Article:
“We have a better overview today than a year ago,” said Rauch during a press briefing on the Covid situation, adding that this is due to Austria significantly expanding its monitoring system in recent months.

For instance, wastewater monitoring has been expanded to 48 sewage treatment plants, covering more than half of the Austrian population. Genomic sequencing evaluates wastewater samples as well as Covid tests from doctors in private practice and shows the circulating virus variants.

Rauch added that the government has a dashboard that provides “a precise overview of what is happening in the hospitals”.

The Health Minister said Covid was currently “trending upwards”, while other respiratory diseases have actually decreased.

Authorities are set to watch closely at what happens to the development of Covid and other viruses as the months get colder.

Hospitals won’t be overburdened

Rauch said authorities are optimistic that the Covid situation in hospitals will not deteriorate to levels previously seen. 

“From what we know now and how we assess it, we don’t expect an overload of hospitals,” Rauch said. “We have a good overview of what has been happening in the southern hemisphere this winter. These are indicators that we don’t currently have to worry about running into an overload situation.”

However, he pointed out that reports of people having to wait some time in Austria to get a Covid vaccination, which has been adapted to the new variants, are concerning.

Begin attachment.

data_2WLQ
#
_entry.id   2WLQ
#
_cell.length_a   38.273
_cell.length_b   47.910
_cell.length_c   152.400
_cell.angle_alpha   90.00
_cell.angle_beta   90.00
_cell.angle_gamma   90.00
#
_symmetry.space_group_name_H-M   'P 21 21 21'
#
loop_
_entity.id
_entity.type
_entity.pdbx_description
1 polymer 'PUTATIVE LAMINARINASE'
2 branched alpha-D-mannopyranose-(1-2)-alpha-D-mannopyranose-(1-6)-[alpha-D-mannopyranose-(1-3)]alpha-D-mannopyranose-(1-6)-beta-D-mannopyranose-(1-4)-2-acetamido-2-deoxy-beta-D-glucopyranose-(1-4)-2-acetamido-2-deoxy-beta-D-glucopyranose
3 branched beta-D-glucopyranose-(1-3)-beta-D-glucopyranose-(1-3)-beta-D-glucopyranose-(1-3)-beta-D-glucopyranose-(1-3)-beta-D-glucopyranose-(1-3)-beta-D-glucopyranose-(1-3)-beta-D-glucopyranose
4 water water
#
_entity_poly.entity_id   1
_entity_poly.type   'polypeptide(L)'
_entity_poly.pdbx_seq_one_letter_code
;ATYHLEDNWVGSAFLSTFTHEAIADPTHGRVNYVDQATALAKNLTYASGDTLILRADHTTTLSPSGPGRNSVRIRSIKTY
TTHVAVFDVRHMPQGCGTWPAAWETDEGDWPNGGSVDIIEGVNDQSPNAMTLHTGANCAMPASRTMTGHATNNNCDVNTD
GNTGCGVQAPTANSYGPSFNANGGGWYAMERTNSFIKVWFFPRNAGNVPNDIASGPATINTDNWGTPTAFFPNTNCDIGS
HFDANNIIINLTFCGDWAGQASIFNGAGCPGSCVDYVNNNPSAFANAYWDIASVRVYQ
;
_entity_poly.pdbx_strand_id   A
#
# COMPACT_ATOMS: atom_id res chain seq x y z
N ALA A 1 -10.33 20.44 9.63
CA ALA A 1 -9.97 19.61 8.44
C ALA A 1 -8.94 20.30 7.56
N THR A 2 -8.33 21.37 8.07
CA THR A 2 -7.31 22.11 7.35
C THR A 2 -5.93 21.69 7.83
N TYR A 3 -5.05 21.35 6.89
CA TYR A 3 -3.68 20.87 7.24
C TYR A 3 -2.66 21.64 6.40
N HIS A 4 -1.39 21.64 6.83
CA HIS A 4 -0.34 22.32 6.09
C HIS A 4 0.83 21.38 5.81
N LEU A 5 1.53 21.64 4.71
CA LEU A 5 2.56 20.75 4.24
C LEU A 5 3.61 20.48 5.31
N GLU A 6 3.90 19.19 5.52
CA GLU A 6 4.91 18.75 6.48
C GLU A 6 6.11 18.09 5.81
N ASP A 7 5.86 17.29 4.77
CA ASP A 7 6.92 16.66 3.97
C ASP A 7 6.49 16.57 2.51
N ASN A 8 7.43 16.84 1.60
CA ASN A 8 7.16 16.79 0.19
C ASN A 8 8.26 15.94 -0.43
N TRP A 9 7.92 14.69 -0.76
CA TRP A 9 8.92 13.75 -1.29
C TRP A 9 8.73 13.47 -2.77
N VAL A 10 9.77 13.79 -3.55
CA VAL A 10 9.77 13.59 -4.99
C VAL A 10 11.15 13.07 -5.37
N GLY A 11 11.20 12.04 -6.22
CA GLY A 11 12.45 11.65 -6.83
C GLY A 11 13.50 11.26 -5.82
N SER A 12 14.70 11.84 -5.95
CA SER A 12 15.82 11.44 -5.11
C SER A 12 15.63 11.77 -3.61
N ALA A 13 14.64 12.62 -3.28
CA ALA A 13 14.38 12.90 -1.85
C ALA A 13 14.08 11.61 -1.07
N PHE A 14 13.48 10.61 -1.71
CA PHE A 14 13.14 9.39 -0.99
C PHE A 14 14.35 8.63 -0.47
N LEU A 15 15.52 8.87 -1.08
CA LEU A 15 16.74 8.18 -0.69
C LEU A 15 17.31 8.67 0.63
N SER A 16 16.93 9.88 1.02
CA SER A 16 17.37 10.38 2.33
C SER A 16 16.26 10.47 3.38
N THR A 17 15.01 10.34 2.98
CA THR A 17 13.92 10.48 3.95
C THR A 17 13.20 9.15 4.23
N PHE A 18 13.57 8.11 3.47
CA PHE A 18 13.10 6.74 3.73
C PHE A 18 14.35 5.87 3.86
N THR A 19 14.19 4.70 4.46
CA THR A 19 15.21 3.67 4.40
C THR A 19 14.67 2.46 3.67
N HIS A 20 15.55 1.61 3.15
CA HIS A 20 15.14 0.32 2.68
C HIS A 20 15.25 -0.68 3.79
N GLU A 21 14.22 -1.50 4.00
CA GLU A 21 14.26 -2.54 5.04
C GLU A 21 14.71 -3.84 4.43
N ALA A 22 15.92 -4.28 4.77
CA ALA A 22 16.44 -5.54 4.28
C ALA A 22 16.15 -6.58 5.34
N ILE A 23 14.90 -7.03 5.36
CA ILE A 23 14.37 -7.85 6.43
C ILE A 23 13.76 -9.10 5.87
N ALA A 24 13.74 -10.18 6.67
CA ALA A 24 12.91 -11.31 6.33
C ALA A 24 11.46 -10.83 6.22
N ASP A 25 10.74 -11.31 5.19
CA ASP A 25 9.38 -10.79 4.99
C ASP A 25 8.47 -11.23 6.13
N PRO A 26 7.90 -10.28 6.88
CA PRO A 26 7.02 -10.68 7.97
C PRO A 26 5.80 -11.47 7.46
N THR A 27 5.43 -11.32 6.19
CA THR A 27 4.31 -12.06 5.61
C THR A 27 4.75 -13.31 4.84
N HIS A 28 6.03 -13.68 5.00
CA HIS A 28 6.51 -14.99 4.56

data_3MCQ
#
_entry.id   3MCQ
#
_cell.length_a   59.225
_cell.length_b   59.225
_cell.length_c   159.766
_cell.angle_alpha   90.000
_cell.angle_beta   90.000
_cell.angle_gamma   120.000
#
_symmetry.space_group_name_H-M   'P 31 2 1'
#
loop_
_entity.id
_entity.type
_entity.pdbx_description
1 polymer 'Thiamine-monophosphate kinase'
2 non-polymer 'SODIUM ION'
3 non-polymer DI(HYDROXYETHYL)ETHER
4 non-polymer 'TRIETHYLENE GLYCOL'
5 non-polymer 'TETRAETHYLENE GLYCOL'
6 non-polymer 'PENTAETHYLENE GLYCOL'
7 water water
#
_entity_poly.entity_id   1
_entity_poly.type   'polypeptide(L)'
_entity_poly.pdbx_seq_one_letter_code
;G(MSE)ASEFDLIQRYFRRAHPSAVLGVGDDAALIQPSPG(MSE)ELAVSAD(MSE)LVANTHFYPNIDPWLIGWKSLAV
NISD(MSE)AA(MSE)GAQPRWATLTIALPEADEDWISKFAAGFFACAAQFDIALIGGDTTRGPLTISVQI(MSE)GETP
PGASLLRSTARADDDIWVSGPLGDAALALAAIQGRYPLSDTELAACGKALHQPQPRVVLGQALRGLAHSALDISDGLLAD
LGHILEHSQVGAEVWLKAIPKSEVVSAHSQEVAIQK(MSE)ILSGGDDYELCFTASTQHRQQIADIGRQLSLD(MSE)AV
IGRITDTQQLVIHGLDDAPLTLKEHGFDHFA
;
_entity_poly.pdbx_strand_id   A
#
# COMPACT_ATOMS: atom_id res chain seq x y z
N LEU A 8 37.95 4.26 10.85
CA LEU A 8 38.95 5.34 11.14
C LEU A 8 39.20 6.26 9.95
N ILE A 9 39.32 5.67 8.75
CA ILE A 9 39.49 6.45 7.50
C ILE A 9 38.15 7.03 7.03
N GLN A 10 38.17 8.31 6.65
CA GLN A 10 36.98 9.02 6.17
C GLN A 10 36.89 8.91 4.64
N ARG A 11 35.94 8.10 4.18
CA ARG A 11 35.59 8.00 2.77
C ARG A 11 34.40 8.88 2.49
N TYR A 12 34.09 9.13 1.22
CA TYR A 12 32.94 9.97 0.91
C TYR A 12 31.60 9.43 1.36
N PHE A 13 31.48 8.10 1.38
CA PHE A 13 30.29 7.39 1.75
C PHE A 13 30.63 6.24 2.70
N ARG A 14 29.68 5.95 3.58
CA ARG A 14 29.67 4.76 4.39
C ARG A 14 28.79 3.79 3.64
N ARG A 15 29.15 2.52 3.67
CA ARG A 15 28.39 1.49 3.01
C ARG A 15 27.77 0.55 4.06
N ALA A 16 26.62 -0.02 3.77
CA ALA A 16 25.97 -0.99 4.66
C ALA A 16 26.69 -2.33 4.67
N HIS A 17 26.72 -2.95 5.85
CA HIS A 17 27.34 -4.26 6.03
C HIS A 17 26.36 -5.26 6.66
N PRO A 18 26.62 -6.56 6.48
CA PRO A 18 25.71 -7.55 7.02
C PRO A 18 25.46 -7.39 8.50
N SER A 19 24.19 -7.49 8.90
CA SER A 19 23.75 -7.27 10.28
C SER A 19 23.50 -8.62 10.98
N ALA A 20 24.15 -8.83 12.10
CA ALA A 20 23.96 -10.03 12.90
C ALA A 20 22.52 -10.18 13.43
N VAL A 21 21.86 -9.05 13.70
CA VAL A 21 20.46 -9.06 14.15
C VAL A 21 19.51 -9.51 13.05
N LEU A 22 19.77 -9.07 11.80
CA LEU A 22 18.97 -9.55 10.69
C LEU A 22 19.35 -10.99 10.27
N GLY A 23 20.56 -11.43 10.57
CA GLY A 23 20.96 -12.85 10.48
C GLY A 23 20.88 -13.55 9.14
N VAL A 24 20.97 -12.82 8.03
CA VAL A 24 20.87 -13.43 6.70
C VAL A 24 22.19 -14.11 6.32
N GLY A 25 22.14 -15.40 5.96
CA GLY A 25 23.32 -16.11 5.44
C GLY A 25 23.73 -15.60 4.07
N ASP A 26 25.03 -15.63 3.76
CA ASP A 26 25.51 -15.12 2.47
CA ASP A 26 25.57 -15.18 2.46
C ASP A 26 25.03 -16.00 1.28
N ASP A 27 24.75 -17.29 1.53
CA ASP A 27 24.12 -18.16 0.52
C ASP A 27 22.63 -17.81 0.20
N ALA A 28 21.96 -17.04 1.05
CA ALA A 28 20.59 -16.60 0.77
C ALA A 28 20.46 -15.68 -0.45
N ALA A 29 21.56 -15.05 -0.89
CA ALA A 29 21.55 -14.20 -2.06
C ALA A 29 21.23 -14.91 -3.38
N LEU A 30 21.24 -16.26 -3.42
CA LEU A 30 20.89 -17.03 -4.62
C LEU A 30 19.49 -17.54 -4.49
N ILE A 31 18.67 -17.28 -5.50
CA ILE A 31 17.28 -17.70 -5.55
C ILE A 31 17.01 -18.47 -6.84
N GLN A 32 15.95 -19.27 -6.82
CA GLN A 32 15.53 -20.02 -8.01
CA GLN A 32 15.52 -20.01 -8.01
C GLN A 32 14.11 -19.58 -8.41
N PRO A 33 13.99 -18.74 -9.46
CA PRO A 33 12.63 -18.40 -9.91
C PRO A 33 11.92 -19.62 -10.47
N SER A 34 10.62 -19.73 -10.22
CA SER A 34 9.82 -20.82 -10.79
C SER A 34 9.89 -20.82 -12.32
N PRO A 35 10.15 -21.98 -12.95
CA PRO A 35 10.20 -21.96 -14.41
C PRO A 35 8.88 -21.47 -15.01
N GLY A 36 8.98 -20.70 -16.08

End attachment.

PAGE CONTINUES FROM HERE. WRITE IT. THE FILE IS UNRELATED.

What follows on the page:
READ ALSO: What are Austria’s new Covid and RSV vaccine recommendations?

Rauch said Austria may follow other European countries and introduce Covid jabs in pharmacies to speed up availability. 

“In Austria, we have a large number of pharmacies that would be quite capable of offering this,” said Rauch. “If it doesn’t work in the general practice sector, we will organise it there.”

Austria has been recommending that people over 60 and risk groups get a Covid booster vaccine, the same advice as for the flu jab. 

However, when to get it should be discussed with your doctor, urged Rauch.

“Talk to your doctor about your personal time window, when is a booster vaccination necessary, due and appropriate,” he said. “Take advantage of this, get advice.”

On the topic of mask mandates, which were previously in force in Austria at different times in the pandemic, Rauch said at the moment mandatory face coverings are not being considered. 

However, it could return in certain areas. “There is the possibility for hospitals and surgeries to enact a mask requirement in their house rules, which must then be complied with,” said Rauch.